Suggestions for the Beginning and Intermediate Freelancer

Last week at DunDraCon, I was on the “How to Survive in the Gaming Industry” panel. One of the topics we discussed was the vital necessity of knowing your limits and pacing yourself, lest you get yourself into serious trouble. However, we weren’t able to offer any real guidelines for how to figure out what your limits are, which strikes me as a problem; in my life, I can think of several occasions when I learned what my limits were only when I broke. Trial and error is one way to do things, but it’s less than optimal.  So I’ve been looking at my records, and thinking about my experiences, and I’ve developed a few rules of thumb.

My first suggestion is that you should keep a journal of your work progress with daily wordcounts. This becomes important later. You’ll have to figure out how to deal with the issue of how to count revisions. I count revised wordcount at a 5:1 ratio, but different people have different tastes.

Most advice on how to get started in the industry recommends starting by writing magazine articles. The stated rationale is usually building your chops and developing a portfolio to present to future employers. I think magazine articles are equally important for developing a work routine and getting a sense of what amount of work you can fit into your life in a non-deadline situation; your work journal is useful for this purpose.

Once you’ve gotten a few articles accepted and gotten your feet under you, you’ll be ready to start soliciting contracted work. My rule of thumb for choosing contract projects is “Don’t stretch yourself by more than a factor of two”. This breaks down in a couple of different ways.

#1: Avoid taking on a project more than twice as long as anything you’ve done before. Write some 10,000-word adventures before taking on a 20,000-word chapter; write some chapters before taking on a 35,000-word supplement; and so on.

#1a: Under no circumstances take on a project that will double your total professional wordcount. I’ve done this. It was a bad idea.

#2: Avoid taking on a project (or multiple projects at once) that will require you to more than double your baseline daily writing speed. (Here, again, that work journal is useful.) Most people work faster when under deadline. As a rule, however, working much faster than normal for long leads to burnout and a slump in quality.

Originally published on LiveJournal

Book Review: Metropolis: Values in Conflict

I’ve just finished a book I picked up at the Menlo Park library sale a few months ago (any venue that sells books by the grocery bag is lethal to me). Metropolis is an urban studies reader from 1964. The first lesson I have gleaned from this is that I really need to break the habit of buying generations-old textbooks for a quarter; they’re interesting, but it’s not really a time-efficient way to learn things.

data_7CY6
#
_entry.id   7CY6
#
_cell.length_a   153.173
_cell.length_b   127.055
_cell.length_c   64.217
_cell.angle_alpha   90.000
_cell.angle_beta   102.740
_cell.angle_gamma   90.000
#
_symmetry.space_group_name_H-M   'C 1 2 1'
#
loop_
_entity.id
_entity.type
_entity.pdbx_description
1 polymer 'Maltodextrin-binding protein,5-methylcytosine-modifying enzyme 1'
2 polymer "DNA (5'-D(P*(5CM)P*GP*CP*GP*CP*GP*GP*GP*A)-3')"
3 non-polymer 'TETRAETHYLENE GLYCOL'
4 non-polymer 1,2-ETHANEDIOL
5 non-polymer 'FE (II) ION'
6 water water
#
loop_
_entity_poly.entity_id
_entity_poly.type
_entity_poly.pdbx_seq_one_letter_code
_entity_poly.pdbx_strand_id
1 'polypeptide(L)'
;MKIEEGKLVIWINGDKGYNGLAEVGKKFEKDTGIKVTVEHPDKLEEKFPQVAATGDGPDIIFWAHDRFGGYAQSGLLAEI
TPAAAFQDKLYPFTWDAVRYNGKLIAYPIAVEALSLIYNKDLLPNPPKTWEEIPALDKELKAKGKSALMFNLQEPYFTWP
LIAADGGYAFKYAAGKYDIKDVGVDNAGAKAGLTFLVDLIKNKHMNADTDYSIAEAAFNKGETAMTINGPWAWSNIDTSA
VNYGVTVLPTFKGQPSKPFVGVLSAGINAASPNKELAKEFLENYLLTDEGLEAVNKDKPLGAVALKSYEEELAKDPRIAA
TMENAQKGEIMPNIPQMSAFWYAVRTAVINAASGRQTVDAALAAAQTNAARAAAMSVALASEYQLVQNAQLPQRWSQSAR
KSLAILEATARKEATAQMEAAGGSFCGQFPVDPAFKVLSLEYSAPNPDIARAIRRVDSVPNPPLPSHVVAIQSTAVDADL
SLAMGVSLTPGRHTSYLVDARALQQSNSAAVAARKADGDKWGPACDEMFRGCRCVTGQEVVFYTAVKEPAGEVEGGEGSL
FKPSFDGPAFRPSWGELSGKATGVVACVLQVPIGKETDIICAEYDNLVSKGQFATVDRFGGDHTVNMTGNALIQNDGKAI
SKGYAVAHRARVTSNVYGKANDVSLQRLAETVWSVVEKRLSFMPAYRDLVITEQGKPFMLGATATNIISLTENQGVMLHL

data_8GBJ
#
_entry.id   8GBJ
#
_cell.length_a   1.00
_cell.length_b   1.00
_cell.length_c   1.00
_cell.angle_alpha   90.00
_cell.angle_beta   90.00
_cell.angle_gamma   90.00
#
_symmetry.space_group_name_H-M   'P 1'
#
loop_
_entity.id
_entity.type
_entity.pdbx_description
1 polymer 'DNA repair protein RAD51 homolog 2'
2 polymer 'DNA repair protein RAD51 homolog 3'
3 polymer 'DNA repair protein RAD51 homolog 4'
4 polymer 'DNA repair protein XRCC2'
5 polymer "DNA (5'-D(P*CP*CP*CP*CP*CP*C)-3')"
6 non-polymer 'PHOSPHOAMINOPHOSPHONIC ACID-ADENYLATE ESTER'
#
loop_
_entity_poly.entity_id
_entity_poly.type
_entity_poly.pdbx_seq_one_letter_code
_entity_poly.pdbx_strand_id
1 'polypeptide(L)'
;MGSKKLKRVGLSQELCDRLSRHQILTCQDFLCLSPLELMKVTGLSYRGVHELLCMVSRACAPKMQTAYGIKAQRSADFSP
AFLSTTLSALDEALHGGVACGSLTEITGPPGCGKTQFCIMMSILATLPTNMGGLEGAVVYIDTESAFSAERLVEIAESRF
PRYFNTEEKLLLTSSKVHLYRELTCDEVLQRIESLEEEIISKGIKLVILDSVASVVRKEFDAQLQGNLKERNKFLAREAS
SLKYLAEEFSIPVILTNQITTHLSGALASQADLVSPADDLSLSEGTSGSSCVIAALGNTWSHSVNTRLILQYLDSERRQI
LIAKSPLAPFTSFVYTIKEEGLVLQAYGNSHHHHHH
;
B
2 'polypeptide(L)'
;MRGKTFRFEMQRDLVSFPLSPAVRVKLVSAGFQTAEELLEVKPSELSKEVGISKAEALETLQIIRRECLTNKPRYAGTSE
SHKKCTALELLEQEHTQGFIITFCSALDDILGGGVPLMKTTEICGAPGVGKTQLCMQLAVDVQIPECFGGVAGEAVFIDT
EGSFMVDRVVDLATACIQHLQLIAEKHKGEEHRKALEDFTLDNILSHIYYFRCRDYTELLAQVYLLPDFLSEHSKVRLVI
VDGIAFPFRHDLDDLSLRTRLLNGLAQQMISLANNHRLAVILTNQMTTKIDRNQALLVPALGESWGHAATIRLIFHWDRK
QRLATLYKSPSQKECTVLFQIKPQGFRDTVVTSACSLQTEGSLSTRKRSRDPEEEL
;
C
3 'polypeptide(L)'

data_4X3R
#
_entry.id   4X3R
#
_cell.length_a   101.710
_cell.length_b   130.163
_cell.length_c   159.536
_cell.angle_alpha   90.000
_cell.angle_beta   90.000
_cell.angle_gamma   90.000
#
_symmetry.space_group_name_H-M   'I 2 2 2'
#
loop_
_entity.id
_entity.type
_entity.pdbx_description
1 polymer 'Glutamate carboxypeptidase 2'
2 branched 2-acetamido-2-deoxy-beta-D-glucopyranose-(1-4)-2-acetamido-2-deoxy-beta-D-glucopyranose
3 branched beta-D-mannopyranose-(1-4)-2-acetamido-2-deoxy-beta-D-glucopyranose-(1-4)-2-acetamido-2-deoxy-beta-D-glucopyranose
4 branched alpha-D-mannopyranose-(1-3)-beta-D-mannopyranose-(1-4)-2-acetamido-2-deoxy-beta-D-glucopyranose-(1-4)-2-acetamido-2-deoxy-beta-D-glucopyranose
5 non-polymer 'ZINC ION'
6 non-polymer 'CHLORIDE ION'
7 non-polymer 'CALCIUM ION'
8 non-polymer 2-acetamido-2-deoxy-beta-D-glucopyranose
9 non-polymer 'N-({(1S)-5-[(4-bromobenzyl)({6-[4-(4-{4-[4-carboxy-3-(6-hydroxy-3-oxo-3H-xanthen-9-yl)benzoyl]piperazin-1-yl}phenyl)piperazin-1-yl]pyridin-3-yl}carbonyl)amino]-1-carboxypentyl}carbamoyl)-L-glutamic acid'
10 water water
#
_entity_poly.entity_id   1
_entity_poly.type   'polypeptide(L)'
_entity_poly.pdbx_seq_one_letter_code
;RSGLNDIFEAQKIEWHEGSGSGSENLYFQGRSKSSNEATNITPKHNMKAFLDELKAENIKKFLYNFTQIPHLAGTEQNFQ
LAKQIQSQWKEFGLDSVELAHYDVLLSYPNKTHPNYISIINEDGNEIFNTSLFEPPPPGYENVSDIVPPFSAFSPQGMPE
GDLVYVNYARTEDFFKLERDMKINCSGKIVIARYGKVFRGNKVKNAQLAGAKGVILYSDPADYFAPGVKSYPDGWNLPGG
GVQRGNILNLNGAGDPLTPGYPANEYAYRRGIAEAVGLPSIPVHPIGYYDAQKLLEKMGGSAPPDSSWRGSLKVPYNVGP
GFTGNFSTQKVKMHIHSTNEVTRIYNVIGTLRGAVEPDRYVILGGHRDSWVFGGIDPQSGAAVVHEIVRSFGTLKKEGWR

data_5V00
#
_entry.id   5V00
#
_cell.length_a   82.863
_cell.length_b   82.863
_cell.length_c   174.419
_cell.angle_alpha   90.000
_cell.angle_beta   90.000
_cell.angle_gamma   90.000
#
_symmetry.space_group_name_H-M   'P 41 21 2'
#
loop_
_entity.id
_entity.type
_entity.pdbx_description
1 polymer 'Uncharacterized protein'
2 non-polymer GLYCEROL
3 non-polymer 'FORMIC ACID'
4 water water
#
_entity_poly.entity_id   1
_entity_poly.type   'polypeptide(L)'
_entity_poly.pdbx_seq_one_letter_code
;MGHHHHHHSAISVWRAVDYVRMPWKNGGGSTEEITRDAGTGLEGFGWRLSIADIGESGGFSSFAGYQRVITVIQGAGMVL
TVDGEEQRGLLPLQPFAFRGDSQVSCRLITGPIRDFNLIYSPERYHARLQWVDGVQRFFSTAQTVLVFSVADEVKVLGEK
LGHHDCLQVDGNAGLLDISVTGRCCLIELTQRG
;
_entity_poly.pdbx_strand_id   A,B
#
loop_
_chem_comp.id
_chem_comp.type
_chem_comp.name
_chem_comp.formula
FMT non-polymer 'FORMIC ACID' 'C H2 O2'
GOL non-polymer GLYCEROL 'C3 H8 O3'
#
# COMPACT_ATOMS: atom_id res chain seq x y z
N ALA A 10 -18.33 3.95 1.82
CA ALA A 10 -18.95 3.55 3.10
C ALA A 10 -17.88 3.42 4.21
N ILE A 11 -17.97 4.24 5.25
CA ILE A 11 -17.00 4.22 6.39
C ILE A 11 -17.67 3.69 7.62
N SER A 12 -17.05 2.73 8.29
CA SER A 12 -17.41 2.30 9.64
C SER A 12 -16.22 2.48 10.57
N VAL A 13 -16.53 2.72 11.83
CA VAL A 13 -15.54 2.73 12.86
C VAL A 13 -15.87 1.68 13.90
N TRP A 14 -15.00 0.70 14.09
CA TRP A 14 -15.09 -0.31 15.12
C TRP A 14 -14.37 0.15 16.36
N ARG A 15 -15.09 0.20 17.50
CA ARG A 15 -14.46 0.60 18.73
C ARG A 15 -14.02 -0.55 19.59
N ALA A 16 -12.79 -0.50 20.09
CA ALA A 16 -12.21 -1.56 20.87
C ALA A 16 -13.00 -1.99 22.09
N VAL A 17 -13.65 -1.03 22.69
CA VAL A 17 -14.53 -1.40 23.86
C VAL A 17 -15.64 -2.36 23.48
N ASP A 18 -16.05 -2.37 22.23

The second thing I notice is that urban theorists, from the earliest days of technocratic America up to the modern day, seem to dwell in a curiously non-geographic world. (I’m not just drawing from Metropolis on this; it just crystallized something that has niggled at me about various contemporary pieces I’ve read about reimagining cities.) I’ve seen any number of discussions of how to lay out cities, optimizing density and accessibility while preserving an appropriate amount of open and agricultural space, which completely elide the question of what happens if there’s a mountain or a river in the way of, say, your concentric rings scheme.

Perhaps I’m simply oversensitized to the question from living in a part of the world deeply at the mercy of its geography when it comes to urban development. I suppose that would explain why a lot of urban visionaries are Dutch; the Netherlands are pretty much flat, and heavily modified by human intervention already.

Originally published on LiveJournal

Reflecting on a log

I’ve been tinkering around with my dormant web site lately, and in the process I’ve been running some analyses on my server logs. From this, I have learned a few things.

1) There will probably never come a day that the 5 Geek Social Fallacies are not the most requested page I have. Not only is it the most requested page, the next five most requested pages are those available when you jump up one level in the site hierarchy from 5GSF.

2) I should not process my server logs when I am feeling a little twitchy and low. Long threads of people having fun with the 5 Fallacies will bring me only a little joy, and the pompous asshole who speculates at length about my own social deficits will stay with me.